The Telegraph
Since 1st March, 1999
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Bush packs two dozen on CIA’s licence-to-kill list

Washington, Dec. 15: The Bush administration has prepared a list of about two dozen terrorist leaders that the Central Intelligence Agency is authorised to kill if capture is impractical and civilian casualties can be minimised, senior military and intelligence officials said.

The previously undisclosed CIA list of targets includes top leaders of al Qaida, like Osama bin Laden and his chief deputy, Ayman al-Zawahiri, and other principal figures from affiliated terrorist groups, the officials said. “It’s the worst of the worst,” one official said.

President Bush has provided written legal authority to the CIA to hunt down and kill the terrorists without seeking further approval each time the agency is about to launch an operation. Some officials said the terrorist list was known as the “high-value target list”.

A spokesman for the White House declined to discuss the list or issues involving the use of lethal force against terrorists. A spokesman for the CIA also declined to comment on the list.

Despite the authority given to the agency, Bush has not waived the executive order banning assassinations, officials said. The presidential authority to kill terrorists defines operatives of al Qaida as enemy combatants and thus legitimate targets for lethal force.

Bush issued a presidential finding last year, after the September 11 attacks on New York and Washington, providing the basic executive and legal authority for the CIA to either kill or capture terrorist leaders.

Initially, the CIA used that authority to search for al Qaida leaders in Afghanistan. That authority was the basis for the CIA and military effort to kill Laden and other al Qaida leaders and several Taliban leaders. The newer list represents an expanded CIA effort against a larger number of al Qaida operatives outside Afghanistan in countries like Yemen.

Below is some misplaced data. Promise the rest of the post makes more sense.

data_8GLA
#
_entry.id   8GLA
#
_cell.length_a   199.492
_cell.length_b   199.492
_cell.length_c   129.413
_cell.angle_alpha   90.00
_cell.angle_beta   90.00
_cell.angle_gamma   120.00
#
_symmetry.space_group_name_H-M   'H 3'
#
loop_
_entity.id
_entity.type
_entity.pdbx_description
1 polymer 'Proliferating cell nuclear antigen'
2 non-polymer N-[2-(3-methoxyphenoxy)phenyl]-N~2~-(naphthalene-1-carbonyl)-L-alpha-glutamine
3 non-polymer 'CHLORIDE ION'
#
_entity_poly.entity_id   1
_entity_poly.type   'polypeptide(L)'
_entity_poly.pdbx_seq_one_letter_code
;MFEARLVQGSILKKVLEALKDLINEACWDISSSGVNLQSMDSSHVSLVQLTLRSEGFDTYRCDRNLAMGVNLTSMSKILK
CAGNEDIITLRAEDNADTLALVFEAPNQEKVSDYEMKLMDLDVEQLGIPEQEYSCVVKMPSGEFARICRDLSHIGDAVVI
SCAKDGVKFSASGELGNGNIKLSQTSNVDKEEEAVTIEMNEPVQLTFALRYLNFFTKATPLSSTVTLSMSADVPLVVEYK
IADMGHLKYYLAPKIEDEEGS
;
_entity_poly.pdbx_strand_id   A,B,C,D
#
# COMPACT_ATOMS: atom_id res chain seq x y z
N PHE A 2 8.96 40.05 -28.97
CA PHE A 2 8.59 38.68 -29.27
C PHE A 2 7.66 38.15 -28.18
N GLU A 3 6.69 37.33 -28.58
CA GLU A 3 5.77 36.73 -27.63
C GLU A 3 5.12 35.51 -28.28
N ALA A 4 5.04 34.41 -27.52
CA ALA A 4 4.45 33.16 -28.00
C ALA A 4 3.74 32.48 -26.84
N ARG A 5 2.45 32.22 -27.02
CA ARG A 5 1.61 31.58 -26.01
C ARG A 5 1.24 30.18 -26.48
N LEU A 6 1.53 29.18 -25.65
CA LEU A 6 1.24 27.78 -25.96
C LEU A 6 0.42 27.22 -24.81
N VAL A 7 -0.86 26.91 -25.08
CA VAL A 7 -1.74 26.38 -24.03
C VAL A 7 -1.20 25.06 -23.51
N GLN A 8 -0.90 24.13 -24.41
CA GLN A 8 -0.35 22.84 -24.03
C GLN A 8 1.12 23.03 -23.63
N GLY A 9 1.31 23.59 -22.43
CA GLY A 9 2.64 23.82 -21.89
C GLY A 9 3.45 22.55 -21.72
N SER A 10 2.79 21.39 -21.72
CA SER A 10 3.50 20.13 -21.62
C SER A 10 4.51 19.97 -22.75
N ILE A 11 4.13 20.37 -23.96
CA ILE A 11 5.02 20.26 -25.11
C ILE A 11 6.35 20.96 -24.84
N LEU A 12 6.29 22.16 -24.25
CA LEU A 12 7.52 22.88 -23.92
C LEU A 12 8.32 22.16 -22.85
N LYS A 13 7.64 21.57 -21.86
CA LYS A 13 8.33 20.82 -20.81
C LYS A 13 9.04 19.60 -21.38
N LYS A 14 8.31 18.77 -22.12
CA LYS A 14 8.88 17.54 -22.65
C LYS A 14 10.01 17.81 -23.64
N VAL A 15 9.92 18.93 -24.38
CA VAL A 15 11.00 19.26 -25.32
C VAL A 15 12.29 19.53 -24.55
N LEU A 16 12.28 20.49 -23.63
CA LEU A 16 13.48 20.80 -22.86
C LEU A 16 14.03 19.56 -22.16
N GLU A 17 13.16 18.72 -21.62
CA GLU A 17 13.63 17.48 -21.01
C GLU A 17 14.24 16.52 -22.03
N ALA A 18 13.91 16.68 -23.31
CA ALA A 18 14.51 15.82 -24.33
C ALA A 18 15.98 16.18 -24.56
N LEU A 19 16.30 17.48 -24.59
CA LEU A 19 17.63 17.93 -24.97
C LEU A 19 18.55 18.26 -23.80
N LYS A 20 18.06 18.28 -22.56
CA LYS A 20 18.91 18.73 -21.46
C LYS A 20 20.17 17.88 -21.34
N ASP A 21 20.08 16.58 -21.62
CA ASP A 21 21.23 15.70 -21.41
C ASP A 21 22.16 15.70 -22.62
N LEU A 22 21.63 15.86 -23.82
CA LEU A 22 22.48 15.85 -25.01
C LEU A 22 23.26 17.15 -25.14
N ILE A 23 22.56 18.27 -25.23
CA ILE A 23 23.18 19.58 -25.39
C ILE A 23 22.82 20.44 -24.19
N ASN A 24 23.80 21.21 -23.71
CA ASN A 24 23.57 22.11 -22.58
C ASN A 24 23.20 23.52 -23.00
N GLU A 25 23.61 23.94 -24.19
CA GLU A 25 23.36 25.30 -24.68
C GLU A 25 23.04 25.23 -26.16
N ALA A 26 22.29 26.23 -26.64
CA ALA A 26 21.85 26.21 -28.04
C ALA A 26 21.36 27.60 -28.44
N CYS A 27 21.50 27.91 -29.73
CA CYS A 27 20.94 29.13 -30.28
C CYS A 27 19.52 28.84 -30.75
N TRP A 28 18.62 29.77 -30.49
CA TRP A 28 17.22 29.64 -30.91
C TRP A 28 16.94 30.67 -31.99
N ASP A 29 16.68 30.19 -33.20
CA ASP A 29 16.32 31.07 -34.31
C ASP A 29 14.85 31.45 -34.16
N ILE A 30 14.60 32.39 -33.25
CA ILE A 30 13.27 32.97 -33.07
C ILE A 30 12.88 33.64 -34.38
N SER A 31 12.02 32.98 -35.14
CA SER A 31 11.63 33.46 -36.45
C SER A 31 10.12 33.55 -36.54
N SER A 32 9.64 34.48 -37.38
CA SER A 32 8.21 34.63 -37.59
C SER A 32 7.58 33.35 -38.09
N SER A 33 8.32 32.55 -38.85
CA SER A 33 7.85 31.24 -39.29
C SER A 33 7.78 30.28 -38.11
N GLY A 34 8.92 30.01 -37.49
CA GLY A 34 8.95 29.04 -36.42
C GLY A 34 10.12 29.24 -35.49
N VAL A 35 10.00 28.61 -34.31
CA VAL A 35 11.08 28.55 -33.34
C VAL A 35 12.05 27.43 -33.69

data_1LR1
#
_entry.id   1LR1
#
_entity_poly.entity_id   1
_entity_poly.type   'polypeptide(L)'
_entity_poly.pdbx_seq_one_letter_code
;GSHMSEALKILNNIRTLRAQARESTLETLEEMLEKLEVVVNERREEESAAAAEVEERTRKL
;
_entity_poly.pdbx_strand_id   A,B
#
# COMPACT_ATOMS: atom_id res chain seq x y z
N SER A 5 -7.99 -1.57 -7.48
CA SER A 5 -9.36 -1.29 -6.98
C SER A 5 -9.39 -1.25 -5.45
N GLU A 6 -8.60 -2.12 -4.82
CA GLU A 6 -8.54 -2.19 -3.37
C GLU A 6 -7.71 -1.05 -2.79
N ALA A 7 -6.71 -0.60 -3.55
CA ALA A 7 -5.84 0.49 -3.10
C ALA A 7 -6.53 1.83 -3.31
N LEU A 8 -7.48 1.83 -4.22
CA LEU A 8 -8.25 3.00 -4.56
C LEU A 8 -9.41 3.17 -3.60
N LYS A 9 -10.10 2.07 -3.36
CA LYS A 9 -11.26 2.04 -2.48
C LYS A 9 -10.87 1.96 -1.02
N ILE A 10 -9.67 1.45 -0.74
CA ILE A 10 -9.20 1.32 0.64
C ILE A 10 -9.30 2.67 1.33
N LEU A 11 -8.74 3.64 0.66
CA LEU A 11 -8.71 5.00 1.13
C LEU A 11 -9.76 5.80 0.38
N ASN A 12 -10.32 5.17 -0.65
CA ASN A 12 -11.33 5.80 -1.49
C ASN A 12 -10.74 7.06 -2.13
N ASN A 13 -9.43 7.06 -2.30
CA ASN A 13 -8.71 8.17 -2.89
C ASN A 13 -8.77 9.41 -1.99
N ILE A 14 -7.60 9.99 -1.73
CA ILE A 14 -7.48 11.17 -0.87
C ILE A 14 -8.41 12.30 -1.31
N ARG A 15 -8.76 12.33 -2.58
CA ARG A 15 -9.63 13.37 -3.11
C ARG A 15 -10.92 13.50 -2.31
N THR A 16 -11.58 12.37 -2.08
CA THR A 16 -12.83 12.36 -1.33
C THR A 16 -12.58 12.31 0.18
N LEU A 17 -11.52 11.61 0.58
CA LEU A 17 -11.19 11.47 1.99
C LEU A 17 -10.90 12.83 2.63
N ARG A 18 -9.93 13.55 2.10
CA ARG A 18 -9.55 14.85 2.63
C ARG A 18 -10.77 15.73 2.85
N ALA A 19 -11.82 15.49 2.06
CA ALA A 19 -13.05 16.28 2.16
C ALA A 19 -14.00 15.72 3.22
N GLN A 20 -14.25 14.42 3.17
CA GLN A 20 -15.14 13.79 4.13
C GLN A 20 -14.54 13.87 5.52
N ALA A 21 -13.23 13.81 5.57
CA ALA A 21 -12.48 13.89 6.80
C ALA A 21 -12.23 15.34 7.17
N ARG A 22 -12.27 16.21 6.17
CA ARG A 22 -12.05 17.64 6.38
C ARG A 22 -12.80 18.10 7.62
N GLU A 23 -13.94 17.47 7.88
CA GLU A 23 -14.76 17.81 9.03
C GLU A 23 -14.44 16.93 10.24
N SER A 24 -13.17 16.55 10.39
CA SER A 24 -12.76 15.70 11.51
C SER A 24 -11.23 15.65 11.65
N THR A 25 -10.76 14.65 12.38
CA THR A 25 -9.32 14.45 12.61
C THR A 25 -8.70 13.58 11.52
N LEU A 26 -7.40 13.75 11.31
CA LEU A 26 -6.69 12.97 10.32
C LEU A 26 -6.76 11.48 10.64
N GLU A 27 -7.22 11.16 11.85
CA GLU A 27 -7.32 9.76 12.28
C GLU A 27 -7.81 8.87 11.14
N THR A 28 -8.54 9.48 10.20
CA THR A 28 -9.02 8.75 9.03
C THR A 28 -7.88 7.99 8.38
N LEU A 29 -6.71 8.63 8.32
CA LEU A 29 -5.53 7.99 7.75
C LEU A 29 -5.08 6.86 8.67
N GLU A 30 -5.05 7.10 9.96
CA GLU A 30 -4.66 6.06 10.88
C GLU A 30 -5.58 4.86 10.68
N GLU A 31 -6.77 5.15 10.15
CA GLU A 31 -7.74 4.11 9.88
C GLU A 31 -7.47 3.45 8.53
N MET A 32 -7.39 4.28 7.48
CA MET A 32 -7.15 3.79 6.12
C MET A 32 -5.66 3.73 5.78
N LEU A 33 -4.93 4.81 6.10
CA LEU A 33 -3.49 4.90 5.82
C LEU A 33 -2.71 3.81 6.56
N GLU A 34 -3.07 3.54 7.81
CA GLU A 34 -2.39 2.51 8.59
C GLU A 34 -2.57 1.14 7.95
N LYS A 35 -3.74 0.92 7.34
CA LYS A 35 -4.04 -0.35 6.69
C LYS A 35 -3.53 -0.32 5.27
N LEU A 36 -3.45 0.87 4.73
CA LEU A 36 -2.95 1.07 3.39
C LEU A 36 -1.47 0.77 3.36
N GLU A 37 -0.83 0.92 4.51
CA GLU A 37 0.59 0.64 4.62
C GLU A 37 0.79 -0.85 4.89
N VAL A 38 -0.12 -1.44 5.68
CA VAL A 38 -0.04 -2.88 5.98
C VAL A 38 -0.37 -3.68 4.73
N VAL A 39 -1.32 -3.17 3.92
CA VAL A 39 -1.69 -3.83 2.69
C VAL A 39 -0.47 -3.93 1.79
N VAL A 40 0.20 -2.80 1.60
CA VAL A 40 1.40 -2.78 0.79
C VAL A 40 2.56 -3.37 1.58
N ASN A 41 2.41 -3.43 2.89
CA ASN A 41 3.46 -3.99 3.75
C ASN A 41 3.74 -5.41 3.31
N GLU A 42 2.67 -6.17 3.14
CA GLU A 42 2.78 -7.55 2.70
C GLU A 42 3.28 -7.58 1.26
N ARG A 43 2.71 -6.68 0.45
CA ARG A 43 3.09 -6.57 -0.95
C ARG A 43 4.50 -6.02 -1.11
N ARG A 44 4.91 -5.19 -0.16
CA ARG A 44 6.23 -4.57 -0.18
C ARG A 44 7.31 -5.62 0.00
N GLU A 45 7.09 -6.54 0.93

The President is not legally required to approve each name added to the list, nor is the CIA required to obtain presidential approval for specific attacks, although officials said Bush had been kept well informed about the CIA’s operations.

In November, the CIA killed an al Qaida leader in a remote region of Yemen. A pilotless Predator aircraft operated by the CIA fired a Hellfire anti-tank missile at a car in which Qaed Salim Sinan al-Harethi, also known as Abu Ali, was riding. Harethi and five other people, including one suspected al Qaida operative with US citizenship, were killed in the attack.

Harethi is believed to have been on the list of al Qaida leaders that the CIA had been authorised to kill.

After the Predator operation in Yemen, US officials said Bush was not required to approve the mission immediately before the attack was launched nor was he specifically consulted.

Intelligence officials said the presidential finding authorising the agency to use lethal force against terrorists was not limited to those included on the list. The President has given broad authority to the CIA to kill or capture operatives of al Qaida around the world, the officials said. But officials said the group’s most senior leaders on the list were the primary focus of the agency’s efforts.

The list is updated periodically as the intelligence agency, in consultation with other counter-terrorism agencies, adds new names or deletes those al Qaida leaders who are captured or killed, or when new intelligence indicates the emergence of a new leader.

The precise criteria for adding someone to the list are unclear, although the evidence against each person must be clear and convincing, the officials said. The list contains the names of many of the same people who are on the FBI’s list of most wanted terror suspects, although the lists are prepared independently.

Officials said the CIA, working with the FBI, the military and foreign governments, will seek to capture terrorists when possible and then bring them into the custody of the US or another nation willing to work with it in the campaign against terrorism.

Counter-terrorism officials prefer to capture senior al Qaida leaders for interrogation, if possible. They regard killing as a last resort in cases in which the location of an operative of the terrorist group is known but capture would be too dangerous or logistically impossible, the officials said.

Under intelligence law dating back to the mid-1970s, the President must sign a finding to provide the legal basis for covert actions to be carried out by the CIA.

In response to past abuses, the decision-making process has grown into a highly formalised review in which the White House, justice department, Pentagon and CIA take part.

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